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'TALK TO IRAN'? IT ALWAYS FAILS
by Amir Taheri
New York Post
August 31, 2006

August 31, 2006 -- 'TALK to Iran!" The phrase has become a mantra for all who fear the Kho meinist regime but are equally scared of challenging it.

The idea of talks is based on the assumption that every problem must have a solution - all we need to do is look for it.

Most people find unbearable the idea that a problem might defy solution in a given timeframe. Yet life, including international life, is full of problems that lack ready-made solutions at the time of our choosing. Thus, by recommending talks, we cling to the hope that the process might somehow produce a miracle.

The "Talk to Iran" party pretends that it has struck gold with an original thought. Yet this banal idea has been in circulation for a quarter of a century. President Jimmy Carter thought of it in January 1979, a month before the mullahs seized power in Tehran, when he established contact with the late Ayatollah Ruhollah Khomeini, then operating from a Paris suburb.

Once the mullahs were in control, the administration intensified the talks via the embassy in Tehran. Bruce Laingen, the charge d'affaire and a sincere supporter of the revolution, was a daily visitor to the foreign ministry. Six months after the establishment of the Islamic Republic, National Security Adviser Zbigniew Bzrezinski held a "summit" with Mehdi Bazargan, Khomeini's prime minister, to discuss a "strategic partnership."

The process ended when Khomeinist "students" raided the U.S. Embassy in Tehran and took its diplomats hostage, Laingen among them.

Since then, all U.S. administrations, except the present one, have maintained some level of talks, often behind the scenes, with Tehran's leadership. Yet none managed to influence the Khomeinist strategy in any way.

Others who talked to the Islamic Republic fared no better. Hans-Dietrich Genscher, longtime West German foreign minister, built his career around the hope of bringing the Islamic Republic into the mainstream. He invented the phrase "critical dialogue" - which, in practice, ended up meaning a joint Iranian-European criticism of the United States. Most recently, Jack Straw, during his tenure as British foreign secretary, visited Tehran more frequently than Washington.

Russia, Kazakhstan, Turkmenistan and Azerbaijan have been talking to Iran to determine the status of the Caspian Sea for 12 years without getting anywhere. Turkey has talked to Iran since 1989 to persuade it to stop the flow of money and arms to Turkish-Kurdish rebels and the Turkish branch of Hezbollah - again to no avail.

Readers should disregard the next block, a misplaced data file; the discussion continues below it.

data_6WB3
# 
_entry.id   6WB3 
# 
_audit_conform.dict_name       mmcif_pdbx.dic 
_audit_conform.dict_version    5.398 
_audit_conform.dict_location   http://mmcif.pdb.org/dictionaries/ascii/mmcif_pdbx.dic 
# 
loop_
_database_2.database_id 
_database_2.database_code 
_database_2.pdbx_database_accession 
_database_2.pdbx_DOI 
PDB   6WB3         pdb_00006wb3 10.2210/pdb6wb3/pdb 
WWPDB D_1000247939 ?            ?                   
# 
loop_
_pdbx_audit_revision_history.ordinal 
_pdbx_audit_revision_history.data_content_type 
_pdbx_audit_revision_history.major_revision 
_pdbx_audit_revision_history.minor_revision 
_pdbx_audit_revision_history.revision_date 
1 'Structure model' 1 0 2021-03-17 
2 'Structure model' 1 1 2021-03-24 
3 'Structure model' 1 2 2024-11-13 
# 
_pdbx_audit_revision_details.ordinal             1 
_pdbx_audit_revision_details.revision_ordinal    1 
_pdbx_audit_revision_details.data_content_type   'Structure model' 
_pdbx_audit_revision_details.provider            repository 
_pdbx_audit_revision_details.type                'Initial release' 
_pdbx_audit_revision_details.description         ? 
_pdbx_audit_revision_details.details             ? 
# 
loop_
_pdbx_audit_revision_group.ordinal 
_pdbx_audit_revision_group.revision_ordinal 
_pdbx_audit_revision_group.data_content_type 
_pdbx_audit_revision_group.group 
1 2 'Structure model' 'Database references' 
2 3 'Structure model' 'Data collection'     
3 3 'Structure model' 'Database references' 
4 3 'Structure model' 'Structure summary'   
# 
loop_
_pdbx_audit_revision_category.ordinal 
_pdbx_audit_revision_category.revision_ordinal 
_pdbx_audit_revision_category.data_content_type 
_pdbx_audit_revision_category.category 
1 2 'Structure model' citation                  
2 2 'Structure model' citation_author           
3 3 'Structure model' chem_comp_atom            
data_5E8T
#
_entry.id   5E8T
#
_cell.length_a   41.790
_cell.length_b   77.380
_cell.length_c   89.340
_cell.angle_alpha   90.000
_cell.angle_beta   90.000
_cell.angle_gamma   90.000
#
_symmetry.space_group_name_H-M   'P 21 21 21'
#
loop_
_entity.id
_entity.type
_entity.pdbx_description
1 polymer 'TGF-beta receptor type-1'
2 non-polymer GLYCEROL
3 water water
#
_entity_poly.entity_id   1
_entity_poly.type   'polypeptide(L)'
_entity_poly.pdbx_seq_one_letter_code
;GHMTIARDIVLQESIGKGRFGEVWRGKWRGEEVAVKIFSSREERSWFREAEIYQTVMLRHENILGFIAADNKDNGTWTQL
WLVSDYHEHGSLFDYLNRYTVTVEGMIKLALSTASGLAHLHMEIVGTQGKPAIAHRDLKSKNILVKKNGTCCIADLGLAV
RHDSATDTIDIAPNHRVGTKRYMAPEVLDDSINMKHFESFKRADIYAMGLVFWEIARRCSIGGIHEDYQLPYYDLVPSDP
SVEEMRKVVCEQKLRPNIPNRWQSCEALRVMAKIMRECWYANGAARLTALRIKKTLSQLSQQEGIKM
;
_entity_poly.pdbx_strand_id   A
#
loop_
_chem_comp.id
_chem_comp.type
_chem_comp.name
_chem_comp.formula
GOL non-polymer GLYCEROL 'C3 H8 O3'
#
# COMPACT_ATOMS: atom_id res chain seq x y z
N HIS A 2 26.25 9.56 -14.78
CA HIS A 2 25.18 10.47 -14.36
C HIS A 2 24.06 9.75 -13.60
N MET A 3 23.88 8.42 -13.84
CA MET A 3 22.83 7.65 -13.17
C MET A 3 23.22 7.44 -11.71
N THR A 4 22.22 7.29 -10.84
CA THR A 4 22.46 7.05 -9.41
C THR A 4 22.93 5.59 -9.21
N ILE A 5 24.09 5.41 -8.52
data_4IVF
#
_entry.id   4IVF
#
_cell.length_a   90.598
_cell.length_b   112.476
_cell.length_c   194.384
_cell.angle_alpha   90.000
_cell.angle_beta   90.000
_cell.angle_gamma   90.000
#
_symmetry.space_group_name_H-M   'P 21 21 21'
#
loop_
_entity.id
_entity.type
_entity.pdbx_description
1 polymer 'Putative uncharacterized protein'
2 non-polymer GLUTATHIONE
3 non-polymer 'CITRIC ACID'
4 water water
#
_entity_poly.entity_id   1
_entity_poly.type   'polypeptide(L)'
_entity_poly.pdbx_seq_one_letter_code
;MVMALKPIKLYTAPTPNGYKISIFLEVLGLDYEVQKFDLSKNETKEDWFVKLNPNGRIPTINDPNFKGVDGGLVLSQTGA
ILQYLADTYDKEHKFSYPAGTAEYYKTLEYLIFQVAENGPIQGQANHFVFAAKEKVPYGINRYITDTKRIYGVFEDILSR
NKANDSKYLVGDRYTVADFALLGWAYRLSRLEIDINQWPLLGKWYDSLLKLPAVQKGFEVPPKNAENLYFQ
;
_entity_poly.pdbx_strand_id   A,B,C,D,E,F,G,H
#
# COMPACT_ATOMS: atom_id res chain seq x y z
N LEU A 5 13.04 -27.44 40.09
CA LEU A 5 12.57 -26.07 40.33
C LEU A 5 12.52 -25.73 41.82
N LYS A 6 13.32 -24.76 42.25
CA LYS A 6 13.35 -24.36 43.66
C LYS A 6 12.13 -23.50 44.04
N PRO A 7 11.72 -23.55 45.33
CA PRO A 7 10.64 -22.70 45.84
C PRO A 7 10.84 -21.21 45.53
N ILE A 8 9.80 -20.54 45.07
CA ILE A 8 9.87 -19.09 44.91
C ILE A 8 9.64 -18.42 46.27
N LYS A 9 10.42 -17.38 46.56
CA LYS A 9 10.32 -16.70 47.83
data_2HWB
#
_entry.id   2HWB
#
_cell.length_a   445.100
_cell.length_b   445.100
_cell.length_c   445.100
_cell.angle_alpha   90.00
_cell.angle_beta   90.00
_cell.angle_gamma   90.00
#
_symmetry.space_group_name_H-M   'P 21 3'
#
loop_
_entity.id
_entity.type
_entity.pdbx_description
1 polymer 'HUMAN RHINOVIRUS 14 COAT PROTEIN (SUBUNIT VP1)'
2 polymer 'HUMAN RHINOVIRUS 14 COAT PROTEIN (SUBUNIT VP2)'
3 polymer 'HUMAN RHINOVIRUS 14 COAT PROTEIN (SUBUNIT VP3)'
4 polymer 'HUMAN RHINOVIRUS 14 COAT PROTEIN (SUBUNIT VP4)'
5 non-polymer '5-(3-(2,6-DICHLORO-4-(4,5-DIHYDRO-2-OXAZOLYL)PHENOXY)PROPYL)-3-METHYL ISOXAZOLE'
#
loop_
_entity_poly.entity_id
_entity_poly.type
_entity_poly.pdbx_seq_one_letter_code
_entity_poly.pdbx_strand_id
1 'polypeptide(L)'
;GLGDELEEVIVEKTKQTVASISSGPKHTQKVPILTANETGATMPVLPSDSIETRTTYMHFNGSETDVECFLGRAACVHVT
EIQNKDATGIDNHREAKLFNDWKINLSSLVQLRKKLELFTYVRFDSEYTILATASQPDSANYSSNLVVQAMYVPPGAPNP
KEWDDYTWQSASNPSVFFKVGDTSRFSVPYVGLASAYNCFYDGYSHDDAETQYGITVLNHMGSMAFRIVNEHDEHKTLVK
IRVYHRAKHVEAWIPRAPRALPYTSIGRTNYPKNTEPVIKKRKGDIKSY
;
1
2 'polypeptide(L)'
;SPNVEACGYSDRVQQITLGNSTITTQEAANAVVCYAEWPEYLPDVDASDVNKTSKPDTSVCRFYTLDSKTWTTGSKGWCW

In every case, the Islamic Republic has interpreted the readiness of an adversary to talk as a sign of weakness and, as a result, has hardened its position.

Two facts help explain Iran's behavior.

First, this is the last of the revolutionary regimes with universal messianic pretensions. It claims to have an alternative agenda for mankind, and is thus in no position to sacrifice its high ideals at the altar of mundane diplomatic considerations.

The second issue is rivalries among the Khomeinists. Because the overthrow of the shah came with unexpected ease, and in a short time, the vast majority of the new regime's personnel had no chance to secure a "revolutionary biography." So they've tried to acquire one after the fact, by talking and behaving in the most radical way possible.

Each group within the establishment is constantly watching rival groups for the slightest sign of lacking in revolutionary zeal. No Khomeinist leader can be seen making the slightest concessions to an outsider, let alone a coalition of "Infidel" powers, without risking political death. The regime's history is full of officials who committed political suicide by trying to play by international rules.

Khomeinist diplomacy is designed to seek total triumph for the Islamic Republic and total surrender from its negotiating partners on all issues. Anyone following the official media in Tehran would soon learn that the leadership can't conceive of a "win-win" situation: It must always win and its negotiating partners must always lose - for the regime defines itself as the only "truly Islamic government," and thus the sole representative of the Divine Will.

When Ayatollah Ruhollah Khomeini ordered the release of the American hostages, he said he'd done so as a gesture of Islamic generosity towards their families, not because of months of talks with Washington. He released them when he no longer needed them - Carter had lost the election and been "punished" for brokering the Camp David peace between Egypt and Israel.

All this brings us to today's tension over Tehran's refusal to suspend uranium enrichment as a precondition for talks about a package of incentives from the the U.N. Security Council. It is obvious that President Mahmoud Ahmadinejad can't accept that precondition without risking political suicide: He has built his presidency on a note of defiance against the "Infidel," and promised to speed up, not suspend, Iran's nuclear activities.

Those who drafted the U.N. offer must have known this. It is thus surprising that they claim to be surprised by Tehran's response.

Since 1979, the real question with regard to Iran has been simple: Should the world kowtow to the Khomeinist regime or should the Khomeinist regime accept the global rules of the game? Maybe it is time to provide a clear answer.

Amir Taheri is a member of Benador Associates.

 

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